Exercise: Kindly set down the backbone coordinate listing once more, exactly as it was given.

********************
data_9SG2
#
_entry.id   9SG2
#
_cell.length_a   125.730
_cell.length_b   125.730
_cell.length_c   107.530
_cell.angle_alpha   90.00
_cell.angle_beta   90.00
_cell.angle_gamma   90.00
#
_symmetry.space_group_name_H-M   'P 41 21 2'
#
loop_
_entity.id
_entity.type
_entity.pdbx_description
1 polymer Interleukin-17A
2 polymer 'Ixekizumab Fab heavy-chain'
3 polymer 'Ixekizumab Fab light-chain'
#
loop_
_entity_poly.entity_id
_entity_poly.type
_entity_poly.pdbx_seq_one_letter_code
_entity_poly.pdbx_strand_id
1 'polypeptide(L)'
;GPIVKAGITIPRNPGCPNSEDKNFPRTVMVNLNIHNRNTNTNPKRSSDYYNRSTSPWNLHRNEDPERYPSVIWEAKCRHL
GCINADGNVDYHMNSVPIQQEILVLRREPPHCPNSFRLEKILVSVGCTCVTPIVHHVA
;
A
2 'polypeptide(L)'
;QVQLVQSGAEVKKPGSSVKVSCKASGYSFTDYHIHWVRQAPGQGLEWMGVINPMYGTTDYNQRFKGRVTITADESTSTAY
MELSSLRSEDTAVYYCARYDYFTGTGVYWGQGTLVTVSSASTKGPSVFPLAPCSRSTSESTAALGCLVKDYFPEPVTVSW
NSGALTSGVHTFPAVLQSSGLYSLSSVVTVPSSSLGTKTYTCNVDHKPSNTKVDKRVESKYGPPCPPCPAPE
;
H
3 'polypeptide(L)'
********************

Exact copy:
data_9SG2
#
_entry.id   9SG2
#
_cell.length_a   125.730
_cell.length_b   125.730
_cell.length_c   107.530
_cell.angle_alpha   90.00
_cell.angle_beta   90.00
_cell.angle_gamma   90.00
#
_symmetry.space_group_name_H-M   'P 41 21 2'
#
loop_
_entity.id
_entity.type
_entity.pdbx_description
1 polymer Interleukin-17A
2 polymer 'Ixekizumab Fab heavy-chain'
3 polymer 'Ixekizumab Fab light-chain'
#
loop_
_entity_poly.entity_id
_entity_poly.type
_entity_poly.pdbx_seq_one_letter_code
_entity_poly.pdbx_strand_id
1 'polypeptide(L)'
;GPIVKAGITIPRNPGCPNSEDKNFPRTVMVNLNIHNRNTNTNPKRSSDYYNRSTSPWNLHRNEDPERYPSVIWEAKCRHL
GCINADGNVDYHMNSVPIQQEILVLRREPPHCPNSFRLEKILVSVGCTCVTPIVHHVA
;
A
2 'polypeptide(L)'
;QVQLVQSGAEVKKPGSSVKVSCKASGYSFTDYHIHWVRQAPGQGLEWMGVINPMYGTTDYNQRFKGRVTITADESTSTAY
MELSSLRSEDTAVYYCARYDYFTGTGVYWGQGTLVTVSSASTKGPSVFPLAPCSRSTSESTAALGCLVKDYFPEPVTVSW
NSGALTSGVHTFPAVLQSSGLYSLSSVVTVPSSSLGTKTYTCNVDHKPSNTKVDKRVESKYGPPCPPCPAPE
;
H
3 'polypeptide(L)'